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Sapa is increasing from 6,500 to 8,200 tonnes the force of the large aluminium extrusion press at its plant in Lichtervelde, Belgium. The added power will enable the company to extrude 6xxx-series profiles that are up to 620 mm wide and up to 26 meters long, with an extremely thin wall thickness down to 1.6 mm. This reduces the amount of aluminium used in the section and lightens an already weight-saving solution, without sacrificing strength.

The upgraded press will begin series production in January 2017.

The company also has invested in a new large-scale friction stir welding machine at its Finspång plant in Sweden, offering single-sided and double-sided welding of extruded aluminium profiles, produced as 18 x 3.5-meter panels. The panels can be curved as well as flat.

“The combination of friction stir welding and the fact that we deliver a finished component with all the necessary fabrication and processing completed, makes it simpler and quicker to construct the entire car body,” says Bruno D’hondt, who is managing director of Sapa’s extrusion activities in the Benelux region.

Friction stir welding is a refined joining process in the production of aluminium car bodies for trains. It is an advanced technique that results in a stronger product.

Next-generation aluminium solutions
Steel and aluminium are the dominant materials used in the construction of train bodies. Applications include train sideboards, roof and floor panels, and cant rails, which connect the floor of the train to the side wall.

Aluminium’s benefits in high-speed train car bodies are its light weight, and its uniform and smooth surface – there are no “waves” in the metal, as with steel, meaning less finishing work after assembly. Furthermore, assembly in a modular fashion is more cost effective, compared with many smaller and heavier components. In this respect, the train industry is following the automotive industry.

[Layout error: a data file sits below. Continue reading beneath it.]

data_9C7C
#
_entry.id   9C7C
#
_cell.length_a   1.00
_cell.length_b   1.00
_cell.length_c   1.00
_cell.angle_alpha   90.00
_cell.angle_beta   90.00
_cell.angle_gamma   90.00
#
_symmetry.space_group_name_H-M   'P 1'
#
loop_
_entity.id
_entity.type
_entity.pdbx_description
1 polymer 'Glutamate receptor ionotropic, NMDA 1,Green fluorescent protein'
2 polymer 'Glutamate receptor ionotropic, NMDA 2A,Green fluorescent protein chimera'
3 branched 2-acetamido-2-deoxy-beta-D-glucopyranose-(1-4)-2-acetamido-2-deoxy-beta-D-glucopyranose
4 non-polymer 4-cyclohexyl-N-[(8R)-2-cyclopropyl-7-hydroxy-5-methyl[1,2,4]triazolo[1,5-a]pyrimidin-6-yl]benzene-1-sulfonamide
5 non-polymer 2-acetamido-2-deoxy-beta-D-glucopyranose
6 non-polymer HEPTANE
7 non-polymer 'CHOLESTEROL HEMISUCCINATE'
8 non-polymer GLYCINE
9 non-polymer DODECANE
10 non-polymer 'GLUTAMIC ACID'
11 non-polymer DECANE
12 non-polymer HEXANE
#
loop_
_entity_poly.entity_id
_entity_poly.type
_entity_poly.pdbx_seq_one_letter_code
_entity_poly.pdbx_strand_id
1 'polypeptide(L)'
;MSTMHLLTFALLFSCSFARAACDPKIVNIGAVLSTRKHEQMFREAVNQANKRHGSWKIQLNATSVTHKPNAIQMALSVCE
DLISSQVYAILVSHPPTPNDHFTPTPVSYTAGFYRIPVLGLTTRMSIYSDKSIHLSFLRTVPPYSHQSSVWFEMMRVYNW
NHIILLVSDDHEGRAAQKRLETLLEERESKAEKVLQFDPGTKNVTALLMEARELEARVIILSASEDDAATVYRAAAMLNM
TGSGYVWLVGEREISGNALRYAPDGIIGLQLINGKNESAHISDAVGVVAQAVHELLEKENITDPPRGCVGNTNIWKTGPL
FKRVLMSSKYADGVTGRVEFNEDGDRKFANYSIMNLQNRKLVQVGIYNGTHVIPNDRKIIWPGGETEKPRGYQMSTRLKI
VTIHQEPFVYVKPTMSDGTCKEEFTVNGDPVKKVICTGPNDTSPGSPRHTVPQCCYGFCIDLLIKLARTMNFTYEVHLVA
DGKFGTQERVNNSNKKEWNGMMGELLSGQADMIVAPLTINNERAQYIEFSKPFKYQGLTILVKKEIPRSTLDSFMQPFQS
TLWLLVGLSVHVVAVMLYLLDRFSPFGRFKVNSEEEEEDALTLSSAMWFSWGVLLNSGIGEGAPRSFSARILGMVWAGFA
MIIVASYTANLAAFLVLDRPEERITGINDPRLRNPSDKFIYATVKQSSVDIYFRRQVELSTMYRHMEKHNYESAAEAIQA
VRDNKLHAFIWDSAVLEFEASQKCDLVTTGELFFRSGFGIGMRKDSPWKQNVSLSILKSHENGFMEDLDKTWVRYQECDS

Sven Lundin, market sector director for Sapa, points out that a train comprised of lightweight aluminium cars uses less energy to operate – to move – than a heavier train, and it is easier to start and stop, helping total journey time. Aluminium is also 100 percent recyclable, with low energy input and no loss in its material properties.

“With our metallurgical expertise and knowledge, we helped the industry begin substituting with aluminium and we keep our customers ahead, for example, with local application engineers involved in the early design phases of customer projects,” says Lundin. “With this kind of participation, we can help reduce customer costs by 10-to-15 percent, partly by optimizing the weight of designs.”

About friction stir welding
The friction stir welding (FSW) machine that Sapa has installed at its plant in Finspång is the largest in Europe and one of the largest in the world. It will become fully operational next month.

FSW joins metal surfaces through the effects of a rotary tool, pressure and heat. No filling material is needed, and FSW provides better mechanical properties and less heat deformation than other forms of welding. Double-sided welding is faster and generally produces higher quality results than single-sided welding.

As the first company in the world, Sapa introduced friction stir welding in 1996 to enable a process of solid-state joining as a production method. The method drastically advanced Sapa’s production and has brought to life new applications for customers the world over.

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